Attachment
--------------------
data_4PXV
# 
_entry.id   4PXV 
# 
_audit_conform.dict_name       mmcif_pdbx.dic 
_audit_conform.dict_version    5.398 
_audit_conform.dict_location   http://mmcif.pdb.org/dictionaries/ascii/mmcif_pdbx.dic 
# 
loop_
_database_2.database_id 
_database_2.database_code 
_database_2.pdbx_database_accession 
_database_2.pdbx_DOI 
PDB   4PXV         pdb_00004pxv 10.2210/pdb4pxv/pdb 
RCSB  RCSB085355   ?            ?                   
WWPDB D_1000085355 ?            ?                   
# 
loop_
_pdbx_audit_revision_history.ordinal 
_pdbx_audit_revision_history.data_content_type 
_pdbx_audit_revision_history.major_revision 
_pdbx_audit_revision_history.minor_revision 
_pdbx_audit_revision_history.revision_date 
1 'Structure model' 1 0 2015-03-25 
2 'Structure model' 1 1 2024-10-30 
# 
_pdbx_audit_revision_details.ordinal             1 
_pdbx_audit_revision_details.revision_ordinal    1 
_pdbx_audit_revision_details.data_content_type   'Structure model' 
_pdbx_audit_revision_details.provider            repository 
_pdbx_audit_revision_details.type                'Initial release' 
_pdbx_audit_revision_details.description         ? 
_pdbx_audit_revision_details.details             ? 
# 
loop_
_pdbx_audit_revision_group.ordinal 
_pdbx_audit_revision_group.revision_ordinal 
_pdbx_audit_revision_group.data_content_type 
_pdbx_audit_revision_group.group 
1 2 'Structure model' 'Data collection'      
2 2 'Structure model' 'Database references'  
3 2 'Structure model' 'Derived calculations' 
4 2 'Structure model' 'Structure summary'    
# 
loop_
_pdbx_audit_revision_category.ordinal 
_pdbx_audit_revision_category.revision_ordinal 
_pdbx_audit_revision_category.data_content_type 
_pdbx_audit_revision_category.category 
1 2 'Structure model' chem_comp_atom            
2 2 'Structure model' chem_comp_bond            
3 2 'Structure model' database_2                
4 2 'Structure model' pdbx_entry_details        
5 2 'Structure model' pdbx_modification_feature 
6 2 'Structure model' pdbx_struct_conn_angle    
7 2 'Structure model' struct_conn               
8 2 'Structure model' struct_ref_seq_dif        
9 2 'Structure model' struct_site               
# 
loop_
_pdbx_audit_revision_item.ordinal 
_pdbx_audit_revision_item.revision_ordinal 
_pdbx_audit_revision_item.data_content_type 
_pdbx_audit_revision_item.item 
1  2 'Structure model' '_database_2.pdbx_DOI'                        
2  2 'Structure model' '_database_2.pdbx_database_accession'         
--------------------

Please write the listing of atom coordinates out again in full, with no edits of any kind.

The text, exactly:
data_4PXV
# 
_entry.id   4PXV 
# 
_audit_conform.dict_name       mmcif_pdbx.dic 
_audit_conform.dict_version    5.398 
_audit_conform.dict_location   http://mmcif.pdb.org/dictionaries/ascii/mmcif_pdbx.dic 
# 
loop_
_database_2.database_id 
_database_2.database_code 
_database_2.pdbx_database_accession 
_database_2.pdbx_DOI 
PDB   4PXV         pdb_00004pxv 10.2210/pdb4pxv/pdb 
RCSB  RCSB085355   ?            ?                   
WWPDB D_1000085355 ?            ?                   
# 
loop_
_pdbx_audit_revision_history.ordinal 
_pdbx_audit_revision_history.data_content_type 
_pdbx_audit_revision_history.major_revision 
_pdbx_audit_revision_history.minor_revision 
_pdbx_audit_revision_history.revision_date 
1 'Structure model' 1 0 2015-03-25 
2 'Structure model' 1 1 2024-10-30 
# 
_pdbx_audit_revision_details.ordinal             1 
_pdbx_audit_revision_details.revision_ordinal    1 
_pdbx_audit_revision_details.data_content_type   'Structure model' 
_pdbx_audit_revision_details.provider            repository 
_pdbx_audit_revision_details.type                'Initial release' 
_pdbx_audit_revision_details.description         ? 
_pdbx_audit_revision_details.details             ? 
# 
loop_
_pdbx_audit_revision_group.ordinal 
_pdbx_audit_revision_group.revision_ordinal 
_pdbx_audit_revision_group.data_content_type 
_pdbx_audit_revision_group.group 
1 2 'Structure model' 'Data collection'      
2 2 'Structure model' 'Database references'  
3 2 'Structure model' 'Derived calculations' 
4 2 'Structure model' 'Structure summary'    
# 
loop_
_pdbx_audit_revision_category.ordinal 
_pdbx_audit_revision_category.revision_ordinal 
_pdbx_audit_revision_category.data_content_type 
_pdbx_audit_revision_category.category 
1 2 'Structure model' chem_comp_atom            
2 2 'Structure model' chem_comp_bond            
3 2 'Structure model' database_2                
4 2 'Structure model' pdbx_entry_details        
5 2 'Structure model' pdbx_modification_feature 
6 2 'Structure model' pdbx_struct_conn_angle    
7 2 'Structure model' struct_conn               
8 2 'Structure model' struct_ref_seq_dif        
9 2 'Structure model' struct_site               
# 
loop_
_pdbx_audit_revision_item.ordinal 
_pdbx_audit_revision_item.revision_ordinal 
_pdbx_audit_revision_item.data_content_type 
_pdbx_audit_revision_item.item 
1  2 'Structure model' '_database_2.pdbx_DOI'                        
2  2 'Structure model' '_database_2.pdbx_database_accession'         